That’s One Tough Mudder
- May 14th, 2013
- 2 Comments
Extreme physical events like Tough Mudder, Warrior Dash, and Rugged Maniac are obstacle courses that push participants to their physical limits, and land some in the hospital—or worse. But despite physical trials and risks, the events are swiftly rising in popularity with young people around the world. Today, Ypulse staffer Mike Miller gives us a first-hand look at his experience surviving Tough Mudder, and just why extreme events that might seem like torture to some are attracting hundreds of thousands of Millennial participants.
Tough Mudder events are described by the creators as, “probably the toughest on the planet.” They are 12-mile courses with roughly 24 obstacles designed by British Special Forces. It’s mud from end to end. It’s fire pits, ice baths, and teams of walls. You’re jumping, climbing, swimming, and crawling. In between all of that, you’re running, jogging or walking. You don’t want to stop moving, because if you do you’ll never start again. I don’t know if it’s the toughest event on the planet, but it’s the toughest thing I’ve ever done. And Millennials around the world can’t get enough of the extreme challenges.
Tough Mudder is about physical toughness. It only lasts 3 hours, but it’s 3 hours of non-stop running, sometimes through waist deep mud. It’s 3 hours of carrying a 100lb log a half-mile through the woods, up a muddy slope and then back down. It’s 3 hours climbing over 14-foot walls: 10 of them. Tough Mudder is about mental grit. You want to stop running, and just rest for a minute. You want to be home in bed, warm and rested. Signs along the course remind you how miserable you are, how many miles you have left. It gets harder and harder to ignore those thoughts while you’re crawling through mud under barbed wire, charged with 10,000 volts of electricity. Tough Mudder is all of those things, but it’s also something more than that, or it participation wouldn’t have increased 2300% in just three years and attracted over 460,000 participants (with an average age of 29) last year alone.
I was scrolling through my Facebook feed while watching a football game this December when a Tough Mudder post popped up. I had heard of Warrior Dash before, but not this. So, I clicked through to the website and watched the video posted front and center. By the end of the video, I had made my decision. I had been looking for something to replace the void the end of my college sports career had left. I was going to complete a Tough Mudder.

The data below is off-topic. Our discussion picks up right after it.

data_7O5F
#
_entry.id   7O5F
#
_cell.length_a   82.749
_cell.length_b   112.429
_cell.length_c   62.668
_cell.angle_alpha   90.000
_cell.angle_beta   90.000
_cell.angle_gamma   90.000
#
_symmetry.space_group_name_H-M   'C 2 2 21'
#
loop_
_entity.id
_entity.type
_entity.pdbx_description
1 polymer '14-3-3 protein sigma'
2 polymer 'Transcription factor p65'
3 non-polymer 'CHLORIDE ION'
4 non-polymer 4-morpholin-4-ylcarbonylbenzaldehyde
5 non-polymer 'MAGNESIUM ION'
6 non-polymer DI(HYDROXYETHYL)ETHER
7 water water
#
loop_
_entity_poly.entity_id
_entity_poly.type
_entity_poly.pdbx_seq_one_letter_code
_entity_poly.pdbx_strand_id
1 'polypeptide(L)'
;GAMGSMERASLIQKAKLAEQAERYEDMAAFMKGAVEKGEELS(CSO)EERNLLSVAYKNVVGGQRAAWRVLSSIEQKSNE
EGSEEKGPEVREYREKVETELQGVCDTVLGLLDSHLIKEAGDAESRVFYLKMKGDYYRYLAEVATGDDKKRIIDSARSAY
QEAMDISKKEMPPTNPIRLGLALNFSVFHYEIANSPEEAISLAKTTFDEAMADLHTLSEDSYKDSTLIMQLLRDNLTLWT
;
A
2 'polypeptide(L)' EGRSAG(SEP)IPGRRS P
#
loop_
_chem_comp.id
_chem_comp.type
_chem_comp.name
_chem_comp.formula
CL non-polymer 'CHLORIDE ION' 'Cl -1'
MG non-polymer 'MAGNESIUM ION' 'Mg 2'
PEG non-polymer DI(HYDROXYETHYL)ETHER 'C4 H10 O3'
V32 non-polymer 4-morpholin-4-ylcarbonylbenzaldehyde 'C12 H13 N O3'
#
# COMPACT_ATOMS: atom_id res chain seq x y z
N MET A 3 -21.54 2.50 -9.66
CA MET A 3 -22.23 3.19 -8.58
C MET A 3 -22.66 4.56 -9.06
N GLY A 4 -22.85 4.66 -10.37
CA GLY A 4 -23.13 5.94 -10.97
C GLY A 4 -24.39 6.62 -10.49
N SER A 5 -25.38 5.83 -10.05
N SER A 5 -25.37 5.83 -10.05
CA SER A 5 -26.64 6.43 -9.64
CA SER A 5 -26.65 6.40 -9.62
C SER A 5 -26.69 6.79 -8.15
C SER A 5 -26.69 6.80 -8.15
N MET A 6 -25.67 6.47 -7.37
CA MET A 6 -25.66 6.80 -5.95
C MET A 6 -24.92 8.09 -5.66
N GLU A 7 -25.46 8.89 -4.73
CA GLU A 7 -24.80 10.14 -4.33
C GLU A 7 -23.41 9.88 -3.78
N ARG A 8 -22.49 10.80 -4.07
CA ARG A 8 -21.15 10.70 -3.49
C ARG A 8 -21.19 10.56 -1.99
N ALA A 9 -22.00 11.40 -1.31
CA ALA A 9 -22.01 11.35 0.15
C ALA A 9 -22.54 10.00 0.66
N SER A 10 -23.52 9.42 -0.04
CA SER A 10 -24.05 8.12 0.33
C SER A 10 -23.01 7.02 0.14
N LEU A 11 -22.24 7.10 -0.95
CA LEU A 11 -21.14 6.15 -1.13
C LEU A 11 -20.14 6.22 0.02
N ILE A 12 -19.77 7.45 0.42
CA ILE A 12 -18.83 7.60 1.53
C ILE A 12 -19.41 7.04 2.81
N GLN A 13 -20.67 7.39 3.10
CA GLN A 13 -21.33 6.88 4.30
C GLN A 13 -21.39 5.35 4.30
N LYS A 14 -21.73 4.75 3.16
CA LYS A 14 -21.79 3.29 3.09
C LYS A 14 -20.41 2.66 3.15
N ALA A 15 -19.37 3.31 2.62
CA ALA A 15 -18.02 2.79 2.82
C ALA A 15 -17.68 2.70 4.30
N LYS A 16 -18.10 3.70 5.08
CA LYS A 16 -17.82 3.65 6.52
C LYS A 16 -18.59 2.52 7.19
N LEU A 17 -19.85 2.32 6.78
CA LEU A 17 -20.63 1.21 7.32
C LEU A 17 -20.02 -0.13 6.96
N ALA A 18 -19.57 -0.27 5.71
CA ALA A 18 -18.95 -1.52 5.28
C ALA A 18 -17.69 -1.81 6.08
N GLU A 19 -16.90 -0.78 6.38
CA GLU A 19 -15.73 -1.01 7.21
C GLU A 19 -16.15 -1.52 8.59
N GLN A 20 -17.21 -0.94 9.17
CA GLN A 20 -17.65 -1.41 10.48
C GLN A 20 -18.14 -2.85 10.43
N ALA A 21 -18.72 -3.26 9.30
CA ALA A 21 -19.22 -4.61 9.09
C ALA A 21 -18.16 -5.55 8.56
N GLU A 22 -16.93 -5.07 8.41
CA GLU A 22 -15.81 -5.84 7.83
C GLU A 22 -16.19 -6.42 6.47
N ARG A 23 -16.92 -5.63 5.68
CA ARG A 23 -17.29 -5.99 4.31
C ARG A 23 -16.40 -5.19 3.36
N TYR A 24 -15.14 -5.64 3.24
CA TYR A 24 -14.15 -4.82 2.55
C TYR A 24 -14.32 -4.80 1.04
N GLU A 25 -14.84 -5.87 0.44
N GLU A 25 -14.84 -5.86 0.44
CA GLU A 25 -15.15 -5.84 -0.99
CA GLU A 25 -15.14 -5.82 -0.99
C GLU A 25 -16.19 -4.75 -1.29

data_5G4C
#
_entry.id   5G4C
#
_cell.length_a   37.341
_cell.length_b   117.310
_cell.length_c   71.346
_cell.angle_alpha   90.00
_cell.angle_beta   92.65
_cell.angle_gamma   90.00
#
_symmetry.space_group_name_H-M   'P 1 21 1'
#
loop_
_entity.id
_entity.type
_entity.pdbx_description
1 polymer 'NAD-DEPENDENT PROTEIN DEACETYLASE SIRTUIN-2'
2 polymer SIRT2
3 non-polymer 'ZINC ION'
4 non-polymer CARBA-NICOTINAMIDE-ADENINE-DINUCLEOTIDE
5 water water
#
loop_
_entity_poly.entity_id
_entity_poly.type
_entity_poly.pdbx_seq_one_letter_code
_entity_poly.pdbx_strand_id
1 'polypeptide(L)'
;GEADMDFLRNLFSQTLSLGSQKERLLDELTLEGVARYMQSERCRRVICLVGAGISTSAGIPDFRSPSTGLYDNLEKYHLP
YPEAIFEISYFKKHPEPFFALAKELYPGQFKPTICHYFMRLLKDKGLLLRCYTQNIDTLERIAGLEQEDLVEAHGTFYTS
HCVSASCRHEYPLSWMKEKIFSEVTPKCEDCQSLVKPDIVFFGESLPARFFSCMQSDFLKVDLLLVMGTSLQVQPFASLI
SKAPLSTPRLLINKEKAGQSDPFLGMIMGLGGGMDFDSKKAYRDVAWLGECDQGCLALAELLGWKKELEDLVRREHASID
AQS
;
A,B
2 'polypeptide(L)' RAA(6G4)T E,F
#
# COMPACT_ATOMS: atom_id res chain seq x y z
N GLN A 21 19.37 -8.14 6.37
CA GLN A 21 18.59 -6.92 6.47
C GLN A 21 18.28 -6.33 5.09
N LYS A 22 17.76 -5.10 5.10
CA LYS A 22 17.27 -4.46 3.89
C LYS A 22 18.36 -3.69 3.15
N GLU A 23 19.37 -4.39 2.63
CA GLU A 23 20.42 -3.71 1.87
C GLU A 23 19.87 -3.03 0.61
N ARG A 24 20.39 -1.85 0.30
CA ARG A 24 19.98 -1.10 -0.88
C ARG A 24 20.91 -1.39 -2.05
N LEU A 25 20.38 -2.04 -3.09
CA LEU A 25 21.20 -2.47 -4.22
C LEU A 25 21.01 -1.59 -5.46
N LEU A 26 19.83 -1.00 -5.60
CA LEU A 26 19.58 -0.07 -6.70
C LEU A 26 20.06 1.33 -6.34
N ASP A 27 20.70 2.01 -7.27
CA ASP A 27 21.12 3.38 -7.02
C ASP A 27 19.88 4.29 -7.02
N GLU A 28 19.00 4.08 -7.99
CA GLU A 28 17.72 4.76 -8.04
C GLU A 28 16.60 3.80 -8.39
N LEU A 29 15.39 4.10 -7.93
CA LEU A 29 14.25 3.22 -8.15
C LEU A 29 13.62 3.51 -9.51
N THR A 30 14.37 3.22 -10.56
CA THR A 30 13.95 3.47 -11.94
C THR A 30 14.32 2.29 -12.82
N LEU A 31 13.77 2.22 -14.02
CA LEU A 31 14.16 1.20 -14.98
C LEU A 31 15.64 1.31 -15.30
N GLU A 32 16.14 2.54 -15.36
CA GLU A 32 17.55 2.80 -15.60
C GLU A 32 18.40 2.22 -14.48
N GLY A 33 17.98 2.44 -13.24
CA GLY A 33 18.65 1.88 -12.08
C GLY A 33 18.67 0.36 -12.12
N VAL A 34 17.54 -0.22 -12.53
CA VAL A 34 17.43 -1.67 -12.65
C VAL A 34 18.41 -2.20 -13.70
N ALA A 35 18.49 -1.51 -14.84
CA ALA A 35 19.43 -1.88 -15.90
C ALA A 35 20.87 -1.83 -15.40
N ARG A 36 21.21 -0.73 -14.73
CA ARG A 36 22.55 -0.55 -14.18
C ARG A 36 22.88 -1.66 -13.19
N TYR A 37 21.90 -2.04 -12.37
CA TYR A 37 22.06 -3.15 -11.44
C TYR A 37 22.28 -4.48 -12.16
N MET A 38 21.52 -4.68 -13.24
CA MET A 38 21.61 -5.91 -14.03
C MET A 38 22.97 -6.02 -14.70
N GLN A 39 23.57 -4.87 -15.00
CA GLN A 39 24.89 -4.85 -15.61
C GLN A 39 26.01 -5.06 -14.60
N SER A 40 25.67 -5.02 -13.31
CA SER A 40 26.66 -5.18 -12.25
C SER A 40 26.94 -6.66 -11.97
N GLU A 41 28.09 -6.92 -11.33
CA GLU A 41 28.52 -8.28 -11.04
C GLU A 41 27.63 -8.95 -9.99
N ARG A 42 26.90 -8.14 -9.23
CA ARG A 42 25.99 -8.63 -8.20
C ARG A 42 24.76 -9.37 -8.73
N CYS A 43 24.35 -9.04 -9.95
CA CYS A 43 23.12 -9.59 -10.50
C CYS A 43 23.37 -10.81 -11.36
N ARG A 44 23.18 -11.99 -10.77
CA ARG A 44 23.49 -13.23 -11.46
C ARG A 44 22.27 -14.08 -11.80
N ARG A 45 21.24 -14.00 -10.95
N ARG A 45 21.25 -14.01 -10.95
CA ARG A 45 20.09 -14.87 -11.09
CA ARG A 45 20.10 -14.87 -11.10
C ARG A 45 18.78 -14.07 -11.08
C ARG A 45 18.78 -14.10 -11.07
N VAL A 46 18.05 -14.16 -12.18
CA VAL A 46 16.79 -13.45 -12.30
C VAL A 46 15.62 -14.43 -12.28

When I showed the video to my buddies in hopes of recruiting a team to join me, I was stonewalled with the question, “Why would you want to do that?” It’s an excellent question. Why would I, and thousands of other young people, sign up for what looks on the surface to be pure torture? There is no winner. There is no prize money. All you receive at the end is a bright orange headband and a beer. It turns out, that bright orange headband means more than any amount of money would. It means you made it. It means you survived. And that feeling might be where some of the attraction to this type of event lives.
But it’s not just that feeling of pushing yourself to the limit and surviving that attracts participants. Tough Mudder and other extreme events like it are about camaraderie. You can’t complete the course alone. Even the creators suggest you form a team. Those 14-foot walls? You’ll need a boost. The 100lb log? You’ll need an extra shoulder. When those thoughts of quitting and going home start creeping into your mind, you’ll need someone to chase them out. I was a quarter of a mile from the finish line when both of my legs cramped up. As I stood there, hunched over, massaging my thighs, no less than 20 people stopped to help. A few offered to carry me. One person yelled “OUGH-RAH” as they ran by, and that was enough to get my legs moving again. I caught up to them, and we both ran through the Electro Shock Therapy wires across the finish line. I have no idea who that person was.
We live in a period where giving up and going home seems like the obvious choice; it’s easy. That’s why teamwork and perseverance are held so highly among Millennials. Tough Mudder is based around these same two principles, and the events feel like the antidote to a quitting mentality. If you work together, and keep going, you will cross the finish line. Maybe for Millennials, events like Tough Mudder are just a big metaphor for life.